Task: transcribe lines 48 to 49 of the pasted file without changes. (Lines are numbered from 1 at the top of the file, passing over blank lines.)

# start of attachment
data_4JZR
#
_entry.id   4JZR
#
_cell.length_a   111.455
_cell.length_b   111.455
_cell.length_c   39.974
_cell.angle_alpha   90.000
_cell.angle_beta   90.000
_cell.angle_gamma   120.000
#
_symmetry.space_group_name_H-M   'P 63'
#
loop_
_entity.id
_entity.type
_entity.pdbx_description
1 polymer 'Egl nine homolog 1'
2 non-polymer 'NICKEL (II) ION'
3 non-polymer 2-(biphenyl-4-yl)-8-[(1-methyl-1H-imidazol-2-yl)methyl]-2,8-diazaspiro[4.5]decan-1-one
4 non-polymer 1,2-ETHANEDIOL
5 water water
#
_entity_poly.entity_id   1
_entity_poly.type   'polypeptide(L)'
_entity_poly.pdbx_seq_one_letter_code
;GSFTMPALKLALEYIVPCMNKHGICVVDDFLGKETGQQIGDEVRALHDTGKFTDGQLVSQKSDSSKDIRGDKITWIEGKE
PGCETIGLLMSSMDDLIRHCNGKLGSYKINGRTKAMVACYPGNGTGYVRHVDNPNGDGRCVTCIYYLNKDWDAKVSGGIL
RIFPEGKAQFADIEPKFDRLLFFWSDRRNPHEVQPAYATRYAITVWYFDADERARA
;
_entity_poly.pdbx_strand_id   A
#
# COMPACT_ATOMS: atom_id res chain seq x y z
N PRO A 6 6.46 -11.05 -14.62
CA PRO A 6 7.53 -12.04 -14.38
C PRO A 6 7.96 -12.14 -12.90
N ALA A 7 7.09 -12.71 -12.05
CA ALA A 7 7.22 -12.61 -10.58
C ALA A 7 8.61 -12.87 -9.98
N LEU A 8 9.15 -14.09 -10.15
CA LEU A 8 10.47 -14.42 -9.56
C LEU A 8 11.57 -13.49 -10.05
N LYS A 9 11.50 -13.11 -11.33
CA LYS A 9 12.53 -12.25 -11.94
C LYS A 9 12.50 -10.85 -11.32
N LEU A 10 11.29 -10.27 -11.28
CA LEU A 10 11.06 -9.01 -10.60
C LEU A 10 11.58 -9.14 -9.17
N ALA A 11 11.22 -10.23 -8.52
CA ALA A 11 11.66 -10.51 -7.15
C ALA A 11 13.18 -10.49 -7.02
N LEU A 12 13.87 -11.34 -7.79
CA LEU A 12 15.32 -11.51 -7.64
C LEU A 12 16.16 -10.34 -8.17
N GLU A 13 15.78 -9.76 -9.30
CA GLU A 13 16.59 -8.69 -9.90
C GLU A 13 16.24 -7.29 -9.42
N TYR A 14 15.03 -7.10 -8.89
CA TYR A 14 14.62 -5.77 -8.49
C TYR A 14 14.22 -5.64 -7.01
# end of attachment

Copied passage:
C LEU A 10 11.58 -9.14 -9.17
N ALA A 11 11.22 -10.23 -8.52